“In those days I used to worry about getting old.” “Now,” he said, “I’ve quit worrying about it.”
- The Ottawa Citizen,
- 31 Jul 1945, Tue,
- Page 3
D’Alton Corry Coleman was born on 9 Jul 1879, at Carleton Place, Ontario, the son of James Coleman and Mary Jane Doherty. He was one of a family of seven, one girl and six boys, all of whom have achieved marked success.
Ontario schools provided his formal education, public school in Braeside, high school in Arnprior, and business college in Belleville.
Before joining the Canadian Pacific Railway Company he was tallyman in a Braeside lumber yard during summer vacations and later was full-time stocktaker in the same yard, wrote shorthand for Hon. George A. Cox and E.R. Wood at Central Canada Loan and Savings Company, Toronto, was editor of the Belleville Daily Intelligences, and on the editorial staff of the Port Huron (Michigan) Daily Times.
His first job with the C.P.R. was in Fort William, Ontario (now Thunder Bay), where he began as clerk to an assistant engineer there on 4 Nov 1899. The record of his rise to the top is: 1899 to 1907 chief clerk and accountant in Winnipeg, Cranbrook, and North Bay, 1907 superintendent Kootenay Division Nelson, B.C., 1908 superintendent Vancouver and superintendent of car service Winnipeg, 1912 General Superintendent Winnipeg, 1913 General Superintendent Calgary, 1915 Assistant General Manager Winnipeg, 1918 Vice-President Western Lines Winnipeg, 1934 elected Vice-President of the Company, and, on 9 Oct 1934 Director and Member of the Executive Committee Montreal, 1942 (May) elected President, 1943 (May 5) elected Chairman and President.
During his administration of Western Lines, the Company built and placed in operation in the prairie provinces 2,250 miles of railway. All of the new territory served was traversed and examined by him before construction was undertaken.
A wealth of railway knowledge gained in actual operation, outstanding ability in his chosen field, and infinite devotion to the best interests of the nation and of the Company were the qualifications which fitted him to be chief officer of the Company in the critical period of the greatest war the world has known.
During World War II, Mr. Coleman completed the arrangements with the Canadian Government under which the Company undertook a heavy programme of munitions work at Angus and at Ogden shops, as a result of which the mechanical organization of the Company, headed by H.B. Bowen, was enabled to make a contribution to the war effort, which elicited the commendation of the Canadian Minister of Munitions and Supply, of the Soviet Government, and of the overseas representatives of the Government of the United Kingdom.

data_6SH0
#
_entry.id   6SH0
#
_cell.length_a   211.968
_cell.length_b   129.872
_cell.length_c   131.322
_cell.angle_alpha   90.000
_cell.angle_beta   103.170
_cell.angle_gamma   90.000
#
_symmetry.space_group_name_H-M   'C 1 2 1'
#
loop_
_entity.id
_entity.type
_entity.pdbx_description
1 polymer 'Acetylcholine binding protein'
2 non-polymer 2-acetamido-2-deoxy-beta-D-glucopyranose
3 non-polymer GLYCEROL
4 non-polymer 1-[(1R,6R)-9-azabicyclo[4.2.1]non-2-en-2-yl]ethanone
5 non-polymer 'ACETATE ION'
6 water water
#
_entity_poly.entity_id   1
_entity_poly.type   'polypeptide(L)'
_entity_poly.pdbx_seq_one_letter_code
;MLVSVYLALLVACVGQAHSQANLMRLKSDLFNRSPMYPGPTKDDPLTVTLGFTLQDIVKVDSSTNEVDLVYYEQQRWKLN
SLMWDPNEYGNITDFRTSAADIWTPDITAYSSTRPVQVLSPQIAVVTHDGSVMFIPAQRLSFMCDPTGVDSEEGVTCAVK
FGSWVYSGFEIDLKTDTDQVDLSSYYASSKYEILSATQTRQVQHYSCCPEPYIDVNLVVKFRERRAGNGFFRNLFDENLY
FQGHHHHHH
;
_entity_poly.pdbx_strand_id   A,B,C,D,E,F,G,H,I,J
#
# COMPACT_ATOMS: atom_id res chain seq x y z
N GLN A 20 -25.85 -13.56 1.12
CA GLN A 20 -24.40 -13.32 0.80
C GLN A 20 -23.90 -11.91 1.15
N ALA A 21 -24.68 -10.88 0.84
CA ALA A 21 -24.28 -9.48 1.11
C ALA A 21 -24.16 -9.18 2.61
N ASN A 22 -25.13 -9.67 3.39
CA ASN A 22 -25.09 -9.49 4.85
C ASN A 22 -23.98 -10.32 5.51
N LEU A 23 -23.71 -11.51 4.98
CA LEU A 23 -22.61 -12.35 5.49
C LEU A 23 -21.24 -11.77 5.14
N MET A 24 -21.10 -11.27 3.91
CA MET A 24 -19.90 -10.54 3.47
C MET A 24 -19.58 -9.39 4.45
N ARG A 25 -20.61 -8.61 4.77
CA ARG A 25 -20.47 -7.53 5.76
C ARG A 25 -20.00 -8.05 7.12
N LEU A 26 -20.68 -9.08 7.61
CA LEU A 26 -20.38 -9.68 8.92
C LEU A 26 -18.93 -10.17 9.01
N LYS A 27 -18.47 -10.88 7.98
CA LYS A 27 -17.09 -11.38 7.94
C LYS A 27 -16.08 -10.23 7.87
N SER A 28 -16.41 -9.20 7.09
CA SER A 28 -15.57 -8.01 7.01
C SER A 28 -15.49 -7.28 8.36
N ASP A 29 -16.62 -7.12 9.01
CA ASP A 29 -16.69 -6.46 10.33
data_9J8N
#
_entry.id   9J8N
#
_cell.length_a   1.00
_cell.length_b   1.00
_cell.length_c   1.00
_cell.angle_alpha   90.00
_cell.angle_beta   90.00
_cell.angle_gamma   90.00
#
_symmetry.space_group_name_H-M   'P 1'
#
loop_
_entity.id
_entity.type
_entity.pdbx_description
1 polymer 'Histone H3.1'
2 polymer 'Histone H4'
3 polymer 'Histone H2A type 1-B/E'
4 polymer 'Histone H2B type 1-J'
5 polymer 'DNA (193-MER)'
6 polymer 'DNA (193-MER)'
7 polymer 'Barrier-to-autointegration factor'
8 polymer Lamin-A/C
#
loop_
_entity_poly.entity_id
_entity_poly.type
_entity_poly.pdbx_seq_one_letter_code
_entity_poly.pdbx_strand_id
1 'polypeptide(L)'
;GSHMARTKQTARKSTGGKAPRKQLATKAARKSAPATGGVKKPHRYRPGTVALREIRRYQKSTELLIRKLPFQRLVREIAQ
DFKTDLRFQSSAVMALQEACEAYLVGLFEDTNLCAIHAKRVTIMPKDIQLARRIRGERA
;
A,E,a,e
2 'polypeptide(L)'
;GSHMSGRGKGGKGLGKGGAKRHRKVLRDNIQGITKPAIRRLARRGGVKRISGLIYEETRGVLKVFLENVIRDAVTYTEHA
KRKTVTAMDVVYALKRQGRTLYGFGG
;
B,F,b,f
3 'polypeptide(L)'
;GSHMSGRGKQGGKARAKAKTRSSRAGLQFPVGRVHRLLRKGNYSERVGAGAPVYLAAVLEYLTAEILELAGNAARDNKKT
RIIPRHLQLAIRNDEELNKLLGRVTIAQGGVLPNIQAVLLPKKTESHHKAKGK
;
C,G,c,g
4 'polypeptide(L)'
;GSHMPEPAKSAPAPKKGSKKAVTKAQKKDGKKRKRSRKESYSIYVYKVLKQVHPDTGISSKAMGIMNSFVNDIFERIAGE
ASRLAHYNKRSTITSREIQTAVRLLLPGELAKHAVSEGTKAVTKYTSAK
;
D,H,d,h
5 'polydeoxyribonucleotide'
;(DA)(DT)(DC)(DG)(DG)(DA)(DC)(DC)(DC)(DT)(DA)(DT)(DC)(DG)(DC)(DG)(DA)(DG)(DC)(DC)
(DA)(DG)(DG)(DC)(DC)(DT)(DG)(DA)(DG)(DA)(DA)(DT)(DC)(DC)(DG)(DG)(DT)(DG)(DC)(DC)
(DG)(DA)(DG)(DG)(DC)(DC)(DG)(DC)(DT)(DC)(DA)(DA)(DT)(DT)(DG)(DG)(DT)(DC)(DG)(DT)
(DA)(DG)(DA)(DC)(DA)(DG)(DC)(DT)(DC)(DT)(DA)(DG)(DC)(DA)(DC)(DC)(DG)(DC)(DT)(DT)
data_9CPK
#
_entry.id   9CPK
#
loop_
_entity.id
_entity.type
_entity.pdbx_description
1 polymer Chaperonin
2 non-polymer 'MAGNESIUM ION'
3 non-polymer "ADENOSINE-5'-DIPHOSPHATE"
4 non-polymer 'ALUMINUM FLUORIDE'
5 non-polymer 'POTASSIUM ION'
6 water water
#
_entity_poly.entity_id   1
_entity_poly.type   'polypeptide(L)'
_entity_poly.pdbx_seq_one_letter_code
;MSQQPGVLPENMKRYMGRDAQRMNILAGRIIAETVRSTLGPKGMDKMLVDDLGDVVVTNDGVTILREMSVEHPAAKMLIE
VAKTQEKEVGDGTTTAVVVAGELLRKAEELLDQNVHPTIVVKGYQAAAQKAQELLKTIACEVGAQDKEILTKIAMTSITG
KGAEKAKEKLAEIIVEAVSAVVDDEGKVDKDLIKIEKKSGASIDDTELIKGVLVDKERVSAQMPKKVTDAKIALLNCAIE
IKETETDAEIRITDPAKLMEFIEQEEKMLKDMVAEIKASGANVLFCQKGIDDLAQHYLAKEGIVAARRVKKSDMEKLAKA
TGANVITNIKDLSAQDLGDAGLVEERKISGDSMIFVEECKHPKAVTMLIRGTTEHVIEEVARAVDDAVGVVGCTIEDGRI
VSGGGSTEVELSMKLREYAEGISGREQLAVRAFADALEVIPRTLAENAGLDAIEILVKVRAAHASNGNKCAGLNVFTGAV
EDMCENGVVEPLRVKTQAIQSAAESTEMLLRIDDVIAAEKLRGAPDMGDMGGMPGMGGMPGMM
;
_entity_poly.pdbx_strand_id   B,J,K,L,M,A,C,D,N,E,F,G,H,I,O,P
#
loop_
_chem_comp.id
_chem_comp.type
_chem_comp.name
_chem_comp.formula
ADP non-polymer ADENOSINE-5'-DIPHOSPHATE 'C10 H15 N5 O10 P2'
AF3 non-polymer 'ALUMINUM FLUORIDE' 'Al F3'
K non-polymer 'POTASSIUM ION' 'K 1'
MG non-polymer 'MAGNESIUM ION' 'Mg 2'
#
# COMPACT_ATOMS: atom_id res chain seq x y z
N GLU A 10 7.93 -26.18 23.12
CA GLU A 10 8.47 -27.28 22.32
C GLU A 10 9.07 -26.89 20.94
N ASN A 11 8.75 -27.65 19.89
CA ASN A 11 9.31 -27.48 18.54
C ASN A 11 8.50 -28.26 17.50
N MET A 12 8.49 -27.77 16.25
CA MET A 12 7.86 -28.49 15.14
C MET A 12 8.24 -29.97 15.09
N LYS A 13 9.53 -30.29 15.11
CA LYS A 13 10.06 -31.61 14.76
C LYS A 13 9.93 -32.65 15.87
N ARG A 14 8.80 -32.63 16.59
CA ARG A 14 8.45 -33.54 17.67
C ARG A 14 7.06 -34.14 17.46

It was with him that the Government of Canada negotiated to take over the Chateau Frontenac in Quebec City for the historic Quebec Conferences in 1943 and 1944, when this famous hostelry was the work centre for the sixth and eighth wartime meetings between President Franklin Delano Roosevelt and Prime Minister Winston Churchill, with Prime Minister W.L. Mackenzie King as the host. Mr. Coleman’s direction of the taking over of the hotel in its entirety and the way the heavy Conference travel was handled was the most positive proof of the flexibility of the system he headed as chief officer. Something well out of the ordinary transpired in the arrangements for the Chateau Frontenac when it was a brother-to-brother conference, for Mr. Coleman’s dealings with the Government of Canada were through his younger brother, Dr. E.H. Coleman, C.M.G., K.C., Canada’s Under-Secretary of State. Of the preliminary negotiations, Dr. Coleman said in an interview that his brother didn’t wish to be told any state secret about the reason the Government wanted the hotel, but added “he is a pretty shrewd fellow.” The fact is that, without being told any state secret, the hotel was completely ready when the delegates arrived for the momentous conference.
|Member of the Canadian Parliament
|Preceded by||William Gourlay Blair|
|Succeeded by||Desmond Code|
|Preceded by||John Alexander Craig|
|Succeeded by||George Gomme|
|Born||May 16, 1897
Ramsay Township, Ontario
|Died||May 1, 1974 (aged 76)|
*George Henry Doucett (May 16, 1897 – May 1, 1974) was a Canadian politician. He was a Progressive Conservative member of the Legislative Assembly of Ontario from 1937 to 1957 and a member of the House of Commons of Canada from 1957 to 1965. He represented the provincial and federal ridings of Lanark in eastern Ontario. He was a member of cabinet in the provincial governments of George Drew, Thomas Kennedy and Leslie Frost. He has the distinction of being the last Canadian federal Member of Parliament to be acclaimed into office.
where you can buy all Linda Seccaspina’s books-You can also read Linda in The Townships Sun and theSherbrooke Record and and Screamin’ Mamas (USACome and visit the Lanark County Genealogical Society Facebook page– what’s there? Cool old photos–and lots of things interesting to read. Also check out The Tales of Carleton Place. Tales of Almonte and Arnprior Then and Now.